Mishanda Mohundro started working for the Village in 2014 in the Island Package Center and Post Office, she was promoted to Administration (Finance) and then took over payroll duties and works in Human Resources.  She was nominated by 8 of her coworkers.  Mishanda’s peers say that she is always helpful, knowledgeable, professional provides exemplary service, goes above and beyond all year long, stays longer to help answer questions, is a great person to work with, always has a good attitude, friendly, patient, and delivers great quality of work.

Bike Patrol Unit is a Positive Force for Safety and Law Enforcement – The Department of Public Safety started the Bike Patrol Unit approximately 2 ½ years ago.  It was formed to build community relationships and provide a positive visual example of safe bike riding.  When it started, the unit had only two officers, now it has three trained officers and a fourth will be completing the training course this week. The unit is mostly active from March through November and patrols during the remaining months when the temperatures are mild. The unit typically patrols three districts, the Marina District, the Market District, and the Conservancy District.  The bike patrol officers will also periodically ride the beach roads when staffing allows.    Two of the four patrol bikes are standard police mountain bikes and two are power assist bikes.  All four are outfitted with emergency lights, siren, and basic medical or first aid gear. 

Assignment to the unit is voluntary for BHI Public Safety Officers. To join the unit, you must take a minimum of a 40-hour International Police Mountain Biking Association certification course.  It is a strenuous weeklong course that mixes classroom and practical skills.  The skills component of the course includes riding over and around obstacles, endurance riding, police tactics from the bike, and community policing.  By the end of this week the Village will have four PSOs certified to work on the Bike Patrol Unit. There is interest from others to join and the department is hoping to send them to training over the next few years.

BHI Bike Patrol Unit left to right: PSO Paul Homick, PSO Jacob LeBer, PSO Rob Miller, and Sergeant Steven Barger (team leader)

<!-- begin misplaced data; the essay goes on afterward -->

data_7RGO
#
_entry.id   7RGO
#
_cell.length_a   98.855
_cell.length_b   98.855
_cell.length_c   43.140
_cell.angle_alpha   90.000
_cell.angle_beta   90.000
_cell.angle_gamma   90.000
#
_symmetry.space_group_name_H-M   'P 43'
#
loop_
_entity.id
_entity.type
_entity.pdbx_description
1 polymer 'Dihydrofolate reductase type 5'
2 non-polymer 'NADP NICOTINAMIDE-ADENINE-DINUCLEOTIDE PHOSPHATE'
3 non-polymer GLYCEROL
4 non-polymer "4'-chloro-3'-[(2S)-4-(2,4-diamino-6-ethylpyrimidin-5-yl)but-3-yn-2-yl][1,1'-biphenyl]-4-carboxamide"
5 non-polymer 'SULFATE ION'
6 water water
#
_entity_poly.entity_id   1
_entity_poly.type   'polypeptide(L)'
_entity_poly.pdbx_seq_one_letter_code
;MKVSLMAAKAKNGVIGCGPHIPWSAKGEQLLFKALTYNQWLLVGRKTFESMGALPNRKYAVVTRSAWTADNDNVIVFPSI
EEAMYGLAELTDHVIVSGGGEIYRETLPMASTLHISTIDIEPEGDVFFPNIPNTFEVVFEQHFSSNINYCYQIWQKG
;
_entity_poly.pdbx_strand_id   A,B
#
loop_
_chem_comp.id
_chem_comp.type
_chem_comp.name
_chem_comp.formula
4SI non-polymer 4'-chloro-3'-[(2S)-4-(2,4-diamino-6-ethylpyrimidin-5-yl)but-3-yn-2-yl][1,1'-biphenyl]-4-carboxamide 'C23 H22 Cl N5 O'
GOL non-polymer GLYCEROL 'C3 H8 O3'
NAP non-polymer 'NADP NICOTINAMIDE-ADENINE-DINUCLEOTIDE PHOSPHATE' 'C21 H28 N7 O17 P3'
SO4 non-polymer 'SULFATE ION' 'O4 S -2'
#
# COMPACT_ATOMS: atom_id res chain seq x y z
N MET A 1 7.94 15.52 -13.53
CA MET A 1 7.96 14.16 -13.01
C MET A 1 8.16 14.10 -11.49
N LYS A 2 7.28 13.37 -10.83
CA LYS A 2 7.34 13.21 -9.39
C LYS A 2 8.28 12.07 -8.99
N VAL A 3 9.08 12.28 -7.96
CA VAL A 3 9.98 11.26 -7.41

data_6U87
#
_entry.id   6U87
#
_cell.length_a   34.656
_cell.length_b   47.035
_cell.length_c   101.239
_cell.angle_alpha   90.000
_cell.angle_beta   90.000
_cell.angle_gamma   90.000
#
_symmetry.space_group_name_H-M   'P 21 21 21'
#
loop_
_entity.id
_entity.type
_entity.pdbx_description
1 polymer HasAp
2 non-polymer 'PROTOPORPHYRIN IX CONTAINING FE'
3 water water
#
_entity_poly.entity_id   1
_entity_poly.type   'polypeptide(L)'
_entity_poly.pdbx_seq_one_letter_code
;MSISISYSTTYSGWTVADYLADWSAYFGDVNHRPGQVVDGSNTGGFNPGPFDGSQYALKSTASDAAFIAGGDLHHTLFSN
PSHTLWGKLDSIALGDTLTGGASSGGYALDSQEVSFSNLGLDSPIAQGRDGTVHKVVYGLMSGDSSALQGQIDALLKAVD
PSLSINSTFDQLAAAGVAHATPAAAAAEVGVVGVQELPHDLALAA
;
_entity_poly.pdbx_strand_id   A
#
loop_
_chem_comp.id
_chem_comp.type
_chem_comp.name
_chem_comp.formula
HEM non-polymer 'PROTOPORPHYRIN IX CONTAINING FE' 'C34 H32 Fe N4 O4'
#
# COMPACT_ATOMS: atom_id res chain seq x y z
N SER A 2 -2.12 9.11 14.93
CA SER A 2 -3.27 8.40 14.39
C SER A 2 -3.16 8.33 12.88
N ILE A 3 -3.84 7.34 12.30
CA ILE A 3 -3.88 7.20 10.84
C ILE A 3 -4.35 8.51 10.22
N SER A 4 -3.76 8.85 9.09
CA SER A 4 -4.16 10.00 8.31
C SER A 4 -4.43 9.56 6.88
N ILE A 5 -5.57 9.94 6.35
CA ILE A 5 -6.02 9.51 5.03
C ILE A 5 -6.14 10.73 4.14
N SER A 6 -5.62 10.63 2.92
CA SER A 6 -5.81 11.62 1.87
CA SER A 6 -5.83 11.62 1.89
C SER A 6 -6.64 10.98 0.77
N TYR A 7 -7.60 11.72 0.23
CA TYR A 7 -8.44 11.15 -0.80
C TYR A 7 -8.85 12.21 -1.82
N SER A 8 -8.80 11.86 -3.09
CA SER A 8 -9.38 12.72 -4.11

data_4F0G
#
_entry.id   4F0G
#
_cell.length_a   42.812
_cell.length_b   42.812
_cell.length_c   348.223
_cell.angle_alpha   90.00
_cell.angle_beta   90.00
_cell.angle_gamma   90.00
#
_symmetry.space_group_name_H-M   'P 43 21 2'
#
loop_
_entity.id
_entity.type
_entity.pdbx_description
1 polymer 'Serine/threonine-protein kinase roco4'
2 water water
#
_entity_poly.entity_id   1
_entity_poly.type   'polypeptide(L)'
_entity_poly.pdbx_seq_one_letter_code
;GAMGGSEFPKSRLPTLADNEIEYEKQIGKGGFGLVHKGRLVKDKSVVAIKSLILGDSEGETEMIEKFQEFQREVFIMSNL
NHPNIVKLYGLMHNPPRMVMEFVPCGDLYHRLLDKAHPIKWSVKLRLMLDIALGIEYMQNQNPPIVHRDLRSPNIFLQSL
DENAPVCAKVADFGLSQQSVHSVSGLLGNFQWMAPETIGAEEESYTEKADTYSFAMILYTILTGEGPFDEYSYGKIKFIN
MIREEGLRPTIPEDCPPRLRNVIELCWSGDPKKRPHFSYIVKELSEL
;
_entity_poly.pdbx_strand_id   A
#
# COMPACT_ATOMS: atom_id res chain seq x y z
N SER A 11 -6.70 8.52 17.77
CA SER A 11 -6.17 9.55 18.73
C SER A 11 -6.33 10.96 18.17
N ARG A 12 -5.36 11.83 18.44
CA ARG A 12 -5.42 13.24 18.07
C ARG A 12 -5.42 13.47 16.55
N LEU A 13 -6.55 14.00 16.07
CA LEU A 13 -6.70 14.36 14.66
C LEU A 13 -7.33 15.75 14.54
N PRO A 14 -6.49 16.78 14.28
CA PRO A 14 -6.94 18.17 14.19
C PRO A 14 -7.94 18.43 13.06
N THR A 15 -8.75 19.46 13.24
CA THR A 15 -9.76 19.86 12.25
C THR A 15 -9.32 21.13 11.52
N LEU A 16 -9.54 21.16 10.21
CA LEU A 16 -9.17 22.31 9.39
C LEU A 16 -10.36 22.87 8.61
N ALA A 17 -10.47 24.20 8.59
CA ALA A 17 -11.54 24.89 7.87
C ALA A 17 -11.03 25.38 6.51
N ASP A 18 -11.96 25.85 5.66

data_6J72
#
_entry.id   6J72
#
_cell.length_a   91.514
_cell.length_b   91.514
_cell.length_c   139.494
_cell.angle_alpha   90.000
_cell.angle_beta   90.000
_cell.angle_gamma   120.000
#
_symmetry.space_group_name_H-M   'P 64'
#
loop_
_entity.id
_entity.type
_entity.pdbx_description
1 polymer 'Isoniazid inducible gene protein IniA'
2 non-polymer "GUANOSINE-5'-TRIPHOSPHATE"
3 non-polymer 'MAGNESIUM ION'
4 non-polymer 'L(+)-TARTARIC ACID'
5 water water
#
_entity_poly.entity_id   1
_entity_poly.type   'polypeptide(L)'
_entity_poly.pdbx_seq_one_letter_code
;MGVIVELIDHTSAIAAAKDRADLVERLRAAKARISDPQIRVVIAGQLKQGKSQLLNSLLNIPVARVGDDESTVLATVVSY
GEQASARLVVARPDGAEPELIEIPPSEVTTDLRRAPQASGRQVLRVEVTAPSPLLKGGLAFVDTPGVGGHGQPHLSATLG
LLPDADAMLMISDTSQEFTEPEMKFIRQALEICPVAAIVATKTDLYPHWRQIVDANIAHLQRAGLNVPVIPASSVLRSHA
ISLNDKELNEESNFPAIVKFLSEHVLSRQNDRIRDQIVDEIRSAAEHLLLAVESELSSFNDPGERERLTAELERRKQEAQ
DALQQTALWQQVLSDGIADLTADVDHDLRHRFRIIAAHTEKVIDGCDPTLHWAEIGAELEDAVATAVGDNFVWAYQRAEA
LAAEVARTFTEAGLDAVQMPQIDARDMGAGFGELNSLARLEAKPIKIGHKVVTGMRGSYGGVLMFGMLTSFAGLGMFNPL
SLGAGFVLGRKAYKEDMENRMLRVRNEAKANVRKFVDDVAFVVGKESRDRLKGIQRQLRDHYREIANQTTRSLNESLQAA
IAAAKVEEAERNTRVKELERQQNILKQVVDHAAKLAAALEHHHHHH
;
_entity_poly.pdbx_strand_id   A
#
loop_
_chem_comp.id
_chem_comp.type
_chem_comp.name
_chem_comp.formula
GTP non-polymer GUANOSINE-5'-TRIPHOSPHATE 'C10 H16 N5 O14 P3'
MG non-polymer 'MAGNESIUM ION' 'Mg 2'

Sergeant Steven Barger, team leader of the unit says the unit is made up of dedicated folks who love doing bike patrol unit activities.  One of those is the “Got Caught Doin’ It Right” certificates that the officers give out to kids who are doing the right thing and wearing their helmets.  The certificates are good for a free serving of ice cream at Sandpiper Ice Cream & Coffee (which we would like to give a BIG THANK YOU to for sponsoring each year!).   The bikes are easily approachable and increase public contact with Public Safety Officers. “The most enjoyable part is the interaction,” said Barger, “when we are on a bike with our helmets, and we have that interaction, it hits home on bike safety more.  It’s education by being an example and it’s better received.”  He said that this type of patrolling allows for the most positive interaction during non-emergent times and helps build trust amongst the island residents, visitors, and the Public Safety staff. “We hand out a lot of public education materials on top of the “Got Caught Doin’ It Right” cards like stickers, hats, and other fun children’s activities.”

The Village stopped tracking the unit’s mileage last year, but Barger estimated they were on track for 1,000 miles.  Using the bikes cuts down on pollution from the department’s vehicles.  Another benefit is that it promotes the health of the Village’s Public Safety Officers.  The bikes also allow the officers to travel among the crowded areas of the island during the peak season when most infractions are reported.  If there are reports of high volumes of unlicensed drivers or drinking and driving in a certain area, the bike unit can be deployed to that area.  Many departments that have bike patrol units say that the bikes are so much quieter than patrol cars that offenders are really caught off guard when they are approached by an officer.   Barger added, “the most common citations for bike units are in fact open containers and unlicensed drivers. The bikes improve the officer’s ability to see the roadway and the vehicles while in motion, which improves sightings of violations.”

Grilling Safety Tips & Village Ordinance Reminder – Outdoor grilling is one of the best activities of spring and summer and it’s one of the most popular ways to cook food.  A grill that is placed too close to anything that can burn is a fire hazard.  Hot grills can also cause burn injuries.  Medical and fire emergencies are two things we all want to avoid on Bald Head Island.

The Village’s Fire Prevention Ordinance (Section 12-53) provides the following exemptions for grill users:

  1. Cooking fires contained within a commercially available, solid-fuel burning, portable, outdoor cooking appliance, but only to the extent that such portable appliance shall be located at least ten (10) feet from any structure and within twenty-five (25) feet of a permanent water source connected to a hose that is able to reach the location of the appliance, and shall not be located upon any wood or composite deck or balcony attached to such structure or underneath any roofed structure, including any porch, awning, or balcony overhang of a structure.
  2. Fires, including those used for cooking and warmth, that burn liquefied petroleum gas (LP), but only to the extent that such fires are not located underneath any roofed structure, including any porch, awning, or balcony overhang of a structure.